in a form, understand how to click on a hyperlink). You may use course software
to create your site.
- The easiest route
is to use course software. WKU faculty should contact Allan Heaps,
2914. Psy 501 course software allows students to have a simple Web page,
enough for initial assignments, if you need to delay selecting an option.
Some software developer's provide faculty with one free course at their
website (e.g., Blackboard at http://www.blackboard.com).
I prefer you use software owned by your school for a college course for
a variety of legal reasons. If you are creating a noncollege course, then
a commercial site might be appropriate. Talk with me about options.
- For personal web
pages check with your campus computer center or an Internet Service
Provider. I can assist WKU faculty with this process. I will not
have a learning module on the how-to's of creating web pages. We will
discuss layout and design issues as they impact on instruction. Do not
wait until the week before the class to set up your Web page from scratch--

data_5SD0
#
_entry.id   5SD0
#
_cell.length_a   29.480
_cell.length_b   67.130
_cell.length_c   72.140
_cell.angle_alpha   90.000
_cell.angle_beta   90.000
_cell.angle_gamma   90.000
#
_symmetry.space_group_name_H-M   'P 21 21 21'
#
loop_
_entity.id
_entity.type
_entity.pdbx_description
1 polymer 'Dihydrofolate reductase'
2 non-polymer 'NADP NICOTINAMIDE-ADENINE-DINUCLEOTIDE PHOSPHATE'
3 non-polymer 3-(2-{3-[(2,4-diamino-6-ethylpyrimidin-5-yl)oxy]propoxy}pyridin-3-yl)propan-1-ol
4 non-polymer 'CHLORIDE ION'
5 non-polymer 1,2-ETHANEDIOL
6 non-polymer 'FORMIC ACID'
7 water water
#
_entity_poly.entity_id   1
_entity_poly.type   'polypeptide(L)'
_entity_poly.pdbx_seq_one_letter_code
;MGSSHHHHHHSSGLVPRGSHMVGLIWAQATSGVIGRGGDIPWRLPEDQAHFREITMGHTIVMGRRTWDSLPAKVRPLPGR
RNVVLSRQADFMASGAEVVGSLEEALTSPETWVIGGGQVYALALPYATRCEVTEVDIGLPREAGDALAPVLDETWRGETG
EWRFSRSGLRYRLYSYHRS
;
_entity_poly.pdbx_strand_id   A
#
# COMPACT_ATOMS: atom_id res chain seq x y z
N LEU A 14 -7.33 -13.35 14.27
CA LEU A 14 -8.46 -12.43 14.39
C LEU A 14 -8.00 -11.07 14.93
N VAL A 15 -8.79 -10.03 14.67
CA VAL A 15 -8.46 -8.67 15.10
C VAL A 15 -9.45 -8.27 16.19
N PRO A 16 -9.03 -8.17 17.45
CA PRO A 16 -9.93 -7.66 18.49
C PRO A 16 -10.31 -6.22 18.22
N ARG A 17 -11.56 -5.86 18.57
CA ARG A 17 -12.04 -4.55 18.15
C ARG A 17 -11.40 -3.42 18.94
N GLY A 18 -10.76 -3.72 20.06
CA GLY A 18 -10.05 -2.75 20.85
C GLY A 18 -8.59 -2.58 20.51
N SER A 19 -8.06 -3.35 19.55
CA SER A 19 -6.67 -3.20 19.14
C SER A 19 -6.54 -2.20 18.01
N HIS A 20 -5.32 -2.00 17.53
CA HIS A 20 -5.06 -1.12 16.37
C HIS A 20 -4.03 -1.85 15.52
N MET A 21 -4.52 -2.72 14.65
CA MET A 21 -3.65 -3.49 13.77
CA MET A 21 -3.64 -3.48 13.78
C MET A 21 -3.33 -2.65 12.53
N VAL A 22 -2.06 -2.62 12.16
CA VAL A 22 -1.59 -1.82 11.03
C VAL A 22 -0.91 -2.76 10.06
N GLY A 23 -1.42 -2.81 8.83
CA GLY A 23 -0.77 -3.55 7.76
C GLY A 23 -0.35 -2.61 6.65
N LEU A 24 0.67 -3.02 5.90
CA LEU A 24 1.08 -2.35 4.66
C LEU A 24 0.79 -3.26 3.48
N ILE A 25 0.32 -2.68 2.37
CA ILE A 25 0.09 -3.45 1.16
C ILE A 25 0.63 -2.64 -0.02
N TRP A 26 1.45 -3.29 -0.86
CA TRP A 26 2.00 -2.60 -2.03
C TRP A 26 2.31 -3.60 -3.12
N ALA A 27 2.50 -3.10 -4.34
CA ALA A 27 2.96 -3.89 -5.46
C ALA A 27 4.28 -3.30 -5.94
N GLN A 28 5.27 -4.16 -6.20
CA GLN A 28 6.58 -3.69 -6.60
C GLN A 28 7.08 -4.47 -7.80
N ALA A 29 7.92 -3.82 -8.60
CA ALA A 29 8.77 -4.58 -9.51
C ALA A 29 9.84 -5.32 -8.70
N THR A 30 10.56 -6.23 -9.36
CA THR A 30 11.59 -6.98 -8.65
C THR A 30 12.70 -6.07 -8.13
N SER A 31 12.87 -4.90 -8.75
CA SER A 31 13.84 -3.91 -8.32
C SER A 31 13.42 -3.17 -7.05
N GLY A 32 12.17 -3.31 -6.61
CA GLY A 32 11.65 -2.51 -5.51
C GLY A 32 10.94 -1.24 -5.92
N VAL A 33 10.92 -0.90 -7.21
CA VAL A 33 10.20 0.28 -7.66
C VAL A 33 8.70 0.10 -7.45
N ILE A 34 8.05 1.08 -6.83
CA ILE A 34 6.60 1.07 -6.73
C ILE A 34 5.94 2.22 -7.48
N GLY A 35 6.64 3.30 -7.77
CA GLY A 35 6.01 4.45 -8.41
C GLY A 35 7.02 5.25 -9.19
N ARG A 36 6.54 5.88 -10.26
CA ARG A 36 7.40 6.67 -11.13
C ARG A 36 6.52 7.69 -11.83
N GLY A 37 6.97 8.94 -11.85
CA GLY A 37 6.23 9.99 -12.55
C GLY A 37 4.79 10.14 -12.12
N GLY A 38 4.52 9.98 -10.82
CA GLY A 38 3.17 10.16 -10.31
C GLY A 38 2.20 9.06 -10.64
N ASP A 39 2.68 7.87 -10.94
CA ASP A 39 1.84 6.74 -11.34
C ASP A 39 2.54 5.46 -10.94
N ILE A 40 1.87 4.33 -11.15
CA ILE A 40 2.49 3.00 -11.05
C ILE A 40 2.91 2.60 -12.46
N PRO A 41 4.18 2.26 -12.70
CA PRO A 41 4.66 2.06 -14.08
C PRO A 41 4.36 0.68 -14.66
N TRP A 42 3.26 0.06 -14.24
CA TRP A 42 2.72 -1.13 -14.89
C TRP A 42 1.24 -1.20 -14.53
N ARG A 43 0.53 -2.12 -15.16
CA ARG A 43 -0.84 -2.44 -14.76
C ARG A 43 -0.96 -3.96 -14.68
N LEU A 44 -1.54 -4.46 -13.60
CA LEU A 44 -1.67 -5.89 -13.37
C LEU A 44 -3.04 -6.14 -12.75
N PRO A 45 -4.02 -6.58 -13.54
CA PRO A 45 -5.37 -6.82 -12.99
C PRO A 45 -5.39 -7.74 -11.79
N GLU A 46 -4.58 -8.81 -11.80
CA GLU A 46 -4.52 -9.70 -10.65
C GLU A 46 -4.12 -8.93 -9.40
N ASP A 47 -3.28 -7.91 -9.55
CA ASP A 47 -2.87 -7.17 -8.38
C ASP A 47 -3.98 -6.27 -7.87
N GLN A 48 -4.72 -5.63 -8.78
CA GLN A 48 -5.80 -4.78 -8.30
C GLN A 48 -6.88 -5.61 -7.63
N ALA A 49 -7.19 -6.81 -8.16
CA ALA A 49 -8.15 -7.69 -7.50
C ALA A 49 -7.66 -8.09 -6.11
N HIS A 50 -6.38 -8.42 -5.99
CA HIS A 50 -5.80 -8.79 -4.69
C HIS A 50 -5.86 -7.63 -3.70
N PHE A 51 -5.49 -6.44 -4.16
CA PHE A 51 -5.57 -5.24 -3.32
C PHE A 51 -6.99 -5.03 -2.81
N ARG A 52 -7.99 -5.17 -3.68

it will require a large amount of time to create a web page in such a
- Attitudes: Patience,
a willingness to take risks, courtesy.
- Participation: You will
post questions or comments weekly for class response. In order to assign credit,
I must see textual evidence of your "attendance." For a variety of reasons
I am unwilling to accept those who merely want to "audit".
- Approximately 4 to 6
hours weekly, spread across several sessions (less if you have a strong technology
background, more if not; less if you are effective at setting limits on yourself,
more if still learning).
- At this time there is
no need to obtain a proctor for exams. The course grade will be based on participation
in discussion and completion of assignments relating to building your own
web course (faculty) or modifying institutional policies (administrators).
Some individuals may decide that creating an on-line course is not appropriate
for their circumstances. (They may want to build a supplement to a face-to-face
course). Those individuals should contact me and we will work out an alternate
if you are a complete novice about technology?
Most people feel like novices
about some aspect of technology. Part of the reason I ask you to contact me
before beginning the course is so I can evaluate your technological skill level.
I want you to be successful so I may recommend you spend more time building
the basics before you take my course. IF you are more advanced, then I may recommend